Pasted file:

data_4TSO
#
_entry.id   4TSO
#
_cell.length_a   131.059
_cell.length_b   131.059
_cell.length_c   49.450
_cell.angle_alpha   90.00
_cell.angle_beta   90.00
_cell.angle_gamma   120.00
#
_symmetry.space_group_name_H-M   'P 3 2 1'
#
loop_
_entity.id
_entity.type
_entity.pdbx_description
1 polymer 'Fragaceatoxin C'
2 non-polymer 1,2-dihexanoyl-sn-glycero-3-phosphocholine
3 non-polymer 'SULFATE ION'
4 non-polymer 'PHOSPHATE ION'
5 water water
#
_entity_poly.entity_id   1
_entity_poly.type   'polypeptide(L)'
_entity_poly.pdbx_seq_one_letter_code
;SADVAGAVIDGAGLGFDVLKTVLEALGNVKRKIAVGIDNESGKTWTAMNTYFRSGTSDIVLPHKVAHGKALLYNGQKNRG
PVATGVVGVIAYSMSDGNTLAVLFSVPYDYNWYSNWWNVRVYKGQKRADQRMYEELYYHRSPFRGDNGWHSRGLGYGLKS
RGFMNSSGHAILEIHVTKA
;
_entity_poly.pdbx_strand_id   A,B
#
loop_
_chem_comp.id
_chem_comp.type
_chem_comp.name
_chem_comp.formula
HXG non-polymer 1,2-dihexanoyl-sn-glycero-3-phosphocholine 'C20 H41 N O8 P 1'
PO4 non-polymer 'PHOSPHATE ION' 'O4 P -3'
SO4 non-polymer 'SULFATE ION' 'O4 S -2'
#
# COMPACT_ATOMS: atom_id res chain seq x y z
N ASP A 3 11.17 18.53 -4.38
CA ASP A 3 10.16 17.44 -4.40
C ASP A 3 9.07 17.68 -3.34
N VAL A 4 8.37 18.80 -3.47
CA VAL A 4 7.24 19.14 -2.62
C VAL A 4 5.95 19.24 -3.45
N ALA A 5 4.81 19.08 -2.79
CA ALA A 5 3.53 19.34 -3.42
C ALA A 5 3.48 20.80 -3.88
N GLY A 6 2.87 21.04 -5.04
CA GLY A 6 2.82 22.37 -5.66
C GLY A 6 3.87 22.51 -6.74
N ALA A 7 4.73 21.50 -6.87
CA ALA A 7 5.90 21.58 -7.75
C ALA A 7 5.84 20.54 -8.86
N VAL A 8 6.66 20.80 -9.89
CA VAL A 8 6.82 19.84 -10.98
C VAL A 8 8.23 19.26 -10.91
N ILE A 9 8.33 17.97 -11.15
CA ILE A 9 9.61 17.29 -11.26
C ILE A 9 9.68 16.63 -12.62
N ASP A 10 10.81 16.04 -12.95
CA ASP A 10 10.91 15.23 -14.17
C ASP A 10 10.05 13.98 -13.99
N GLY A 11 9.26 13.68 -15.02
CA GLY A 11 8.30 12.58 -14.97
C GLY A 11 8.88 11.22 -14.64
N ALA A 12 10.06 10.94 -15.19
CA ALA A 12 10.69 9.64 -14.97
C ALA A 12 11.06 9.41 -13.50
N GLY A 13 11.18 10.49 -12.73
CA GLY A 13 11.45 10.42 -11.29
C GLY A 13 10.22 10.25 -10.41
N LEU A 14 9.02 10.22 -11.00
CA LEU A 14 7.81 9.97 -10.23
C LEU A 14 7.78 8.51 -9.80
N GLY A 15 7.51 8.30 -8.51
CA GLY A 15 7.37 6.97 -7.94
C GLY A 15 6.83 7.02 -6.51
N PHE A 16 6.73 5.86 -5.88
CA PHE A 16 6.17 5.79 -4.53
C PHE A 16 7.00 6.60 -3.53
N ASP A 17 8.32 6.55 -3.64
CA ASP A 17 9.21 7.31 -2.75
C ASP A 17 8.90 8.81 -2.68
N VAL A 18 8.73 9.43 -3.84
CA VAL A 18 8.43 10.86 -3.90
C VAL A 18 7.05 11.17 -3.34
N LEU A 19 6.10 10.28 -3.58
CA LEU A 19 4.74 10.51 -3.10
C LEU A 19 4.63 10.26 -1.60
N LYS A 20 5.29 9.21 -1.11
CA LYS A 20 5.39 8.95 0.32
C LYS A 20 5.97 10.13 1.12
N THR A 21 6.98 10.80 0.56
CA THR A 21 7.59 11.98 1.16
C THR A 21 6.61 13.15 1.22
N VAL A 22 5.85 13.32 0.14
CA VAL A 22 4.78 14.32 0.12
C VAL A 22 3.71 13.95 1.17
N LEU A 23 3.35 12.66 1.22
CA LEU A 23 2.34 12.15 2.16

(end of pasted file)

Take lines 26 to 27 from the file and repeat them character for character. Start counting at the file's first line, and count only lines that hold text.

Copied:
_entity_poly.pdbx_seq_one_letter_code
;SADVAGAVIDGAGLGFDVLKTVLEALGNVKRKIAVGIDNESGKTWTAMNTYFRSGTSDIVLPHKVAHGKALLYNGQKNRG